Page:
# Part 6: Functions

This is the sixth tutorial in Golang tutorial series.

A function is a block of code that performs a specific task. A function takes a input, performs some calculations on the input and generates a output.

### Function declaration

The general syntax for declaring a function in go is

```
func functionname(parametername type) returntype {
//function body
}
```

The function declaration starts with a `func`

keyword followed by the `functionname`

. The parameters are specified between `(`

and `)`

followed by the `returntype`

of the function. The syntax for specifying a parameter is parameter name followed by the type. Any number of parameters can be specified like `(parameter1 type, parameter2 type)`

. Then there is a block of code between `{`

and `}`

which forms the body of the function.

The parameters and return type are optional in a function. Hence the following syntax is also a valid function declaration.

```
func functionname() {
}
```

### Sample Function

Lets write a function which takes the price of a single product and number of products as input parameters and calculates the total price by multiplying these two values and returns the output.

```
func calculateBill(price int, no int) int {
var totalPrice = price * no
return totalPrice
}
```

The above function has two input parameters `price`

and `no`

of type int and it returns the `totalPrice`

which is the product of price and no. The return value is also of type int.

**If consecutive parameters are of the same type, we can avoid writing the type each time and it is enough to be written once at the end. ie price int, no int can be written as price, no int**. The above function can hence be rewritten as,

```
func calculateBill(price, no int) int {
var totalPrice = price * no
return totalPrice
}
```

Now that we have a function ready, lets call it from somewhere in the code. The syntax for calling a function is `functionname(parameters)`

. The above function can be called using the code.

```
calculateBill(10, 5)
```

Here is the complete program which uses the above function and prints the total price.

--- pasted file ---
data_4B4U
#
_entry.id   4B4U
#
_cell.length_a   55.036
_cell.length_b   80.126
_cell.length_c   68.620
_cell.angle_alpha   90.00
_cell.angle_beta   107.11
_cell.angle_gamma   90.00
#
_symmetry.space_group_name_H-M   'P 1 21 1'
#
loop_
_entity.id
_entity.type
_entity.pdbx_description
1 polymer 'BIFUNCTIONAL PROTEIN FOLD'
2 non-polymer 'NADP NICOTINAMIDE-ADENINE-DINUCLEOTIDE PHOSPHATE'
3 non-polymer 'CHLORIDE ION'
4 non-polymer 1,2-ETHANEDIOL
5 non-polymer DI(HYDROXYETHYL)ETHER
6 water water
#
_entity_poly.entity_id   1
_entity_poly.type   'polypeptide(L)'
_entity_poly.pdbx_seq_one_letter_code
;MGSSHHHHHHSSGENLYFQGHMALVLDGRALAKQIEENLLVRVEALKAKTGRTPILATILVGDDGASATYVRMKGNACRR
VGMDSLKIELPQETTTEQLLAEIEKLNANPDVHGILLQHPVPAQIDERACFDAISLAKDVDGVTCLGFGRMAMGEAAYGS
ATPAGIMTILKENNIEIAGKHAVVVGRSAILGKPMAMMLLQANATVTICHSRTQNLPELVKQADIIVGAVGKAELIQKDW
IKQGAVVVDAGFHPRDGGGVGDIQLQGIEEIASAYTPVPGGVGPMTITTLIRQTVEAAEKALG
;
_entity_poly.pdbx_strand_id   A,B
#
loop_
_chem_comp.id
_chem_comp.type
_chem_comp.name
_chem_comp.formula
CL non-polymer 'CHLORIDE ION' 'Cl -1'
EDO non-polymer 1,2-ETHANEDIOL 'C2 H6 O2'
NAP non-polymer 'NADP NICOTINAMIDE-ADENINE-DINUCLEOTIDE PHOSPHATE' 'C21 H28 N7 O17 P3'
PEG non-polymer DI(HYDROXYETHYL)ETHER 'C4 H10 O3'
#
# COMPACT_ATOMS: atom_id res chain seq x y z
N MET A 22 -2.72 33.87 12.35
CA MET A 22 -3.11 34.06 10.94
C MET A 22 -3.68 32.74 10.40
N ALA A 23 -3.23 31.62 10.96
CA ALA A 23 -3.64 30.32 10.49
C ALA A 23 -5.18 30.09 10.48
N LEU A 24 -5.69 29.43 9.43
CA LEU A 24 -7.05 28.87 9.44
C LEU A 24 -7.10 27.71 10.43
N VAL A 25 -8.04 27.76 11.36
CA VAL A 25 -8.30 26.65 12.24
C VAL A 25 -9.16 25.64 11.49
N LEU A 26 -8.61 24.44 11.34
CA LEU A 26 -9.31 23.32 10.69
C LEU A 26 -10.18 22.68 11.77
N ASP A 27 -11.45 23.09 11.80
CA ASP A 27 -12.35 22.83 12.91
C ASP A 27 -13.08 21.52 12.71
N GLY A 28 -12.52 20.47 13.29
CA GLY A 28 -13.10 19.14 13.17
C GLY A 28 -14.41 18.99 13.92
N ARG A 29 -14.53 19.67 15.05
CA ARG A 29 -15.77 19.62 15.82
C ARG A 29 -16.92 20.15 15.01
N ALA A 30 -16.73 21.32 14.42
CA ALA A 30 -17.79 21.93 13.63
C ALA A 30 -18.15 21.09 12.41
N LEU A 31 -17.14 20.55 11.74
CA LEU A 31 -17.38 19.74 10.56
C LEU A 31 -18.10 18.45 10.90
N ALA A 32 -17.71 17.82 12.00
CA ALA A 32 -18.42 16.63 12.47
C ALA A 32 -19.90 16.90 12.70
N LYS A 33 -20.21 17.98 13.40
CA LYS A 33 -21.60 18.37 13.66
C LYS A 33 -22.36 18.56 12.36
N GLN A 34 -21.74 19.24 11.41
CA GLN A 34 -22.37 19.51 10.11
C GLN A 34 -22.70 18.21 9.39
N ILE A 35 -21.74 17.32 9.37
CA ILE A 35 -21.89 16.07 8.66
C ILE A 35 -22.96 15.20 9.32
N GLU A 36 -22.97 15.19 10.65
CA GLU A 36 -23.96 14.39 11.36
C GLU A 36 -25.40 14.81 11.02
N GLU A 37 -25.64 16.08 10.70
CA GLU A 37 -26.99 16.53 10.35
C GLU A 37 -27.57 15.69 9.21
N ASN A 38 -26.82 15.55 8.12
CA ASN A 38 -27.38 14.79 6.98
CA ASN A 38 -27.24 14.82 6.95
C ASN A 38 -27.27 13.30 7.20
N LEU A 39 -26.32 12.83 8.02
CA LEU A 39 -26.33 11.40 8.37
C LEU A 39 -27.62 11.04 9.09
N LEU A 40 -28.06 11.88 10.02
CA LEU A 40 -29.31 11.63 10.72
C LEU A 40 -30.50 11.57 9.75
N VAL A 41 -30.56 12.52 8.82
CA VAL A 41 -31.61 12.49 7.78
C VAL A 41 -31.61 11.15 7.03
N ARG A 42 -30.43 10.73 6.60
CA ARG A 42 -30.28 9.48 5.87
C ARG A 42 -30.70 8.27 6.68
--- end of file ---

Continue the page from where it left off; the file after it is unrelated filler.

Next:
```
package main
import (
"fmt"
)
func calculateBill(price, no int) int {
var totalPrice = price * no
return totalPrice
}
func main() {
price, no := 90, 6
totalPrice := calculateBill(price, no)
fmt.Println("Total price is ", totalPrice)
}
```

### Multiple return values

It is possible to return multiple values from a function. Lets write a function `rectProps`

which takes the length and width of a rectangle and returns both the area and perimeter of the rectangle. The area of the rectangle is the product of length and width and the perimeter is twice the sum of the length and width.

```
package main
import (
"fmt"
)
func rectProps(length, width float64)(float64, float64) {
var area = length * width
var perimeter = (length + width) * 2
return area, perimeter
}
func main() {
area, perimeter := rectProps(10.8, 5.6)
fmt.Printf("Area %f Perimeter %f", area, perimeter)
}
```

If a function returns multiple return values then they should be specified between `(`

and `)`

. `func rectProps(length, width float64)(float64, float64)`

has two float64 parameters(length and width) and also returns two float64 values. The above program outputs `Area 60.480000 Perimeter 32.800000`

### Named return values

It is possible to return named values from a function. If a return value is named, it can be considered as being declared as a variable in the first line of the function.

The above rectProps can be rewritten using named return values as

```
func rectProps(length, width float64)(area, perimeter float64) {
area = length * width
perimeter = (length + width) * 2
return //no explicit return value
}
```

**area** and **perimeter** are the named return values in the above function. Note that the return statement in the function does not explicitly return any value. Since `area`

and `perimeter`

are specified in the function declaration as return values, they are automatically returned from the function when a return statement in encountered.

### Blank Identifier

**_** is know as the blank identifier in Go. It can be used in place of any value of any type. Lets see what's the use of this blank identifier.

The `rectProps`

function returns the area and perimeter of the rectangle. What if we only need the `area`

and want to discard the `perimeter`

. This is where `_`

is of use.

The program below uses only the `area`

returned from the `rectProps`

function.

```
package main
import (
"fmt"
)
func rectProps(length, width float64) (float64, float64) {
var area = length * width
var perimeter = (length + width) * 2
return area, perimeter
}
func main() {
area, _ := rectProps(10.8, 5.6) // perimeter is discarded
fmt.Printf("Area %f ", area)
}
```

In the line `area, _ := rectProps(10.8, 5.6)`

we use only the area and the `_`

identifier is used to discard the parameter.

Thats it for functions. Please leave your valuable comments and feedback. Thanks for reading.

Next tutorial - Packages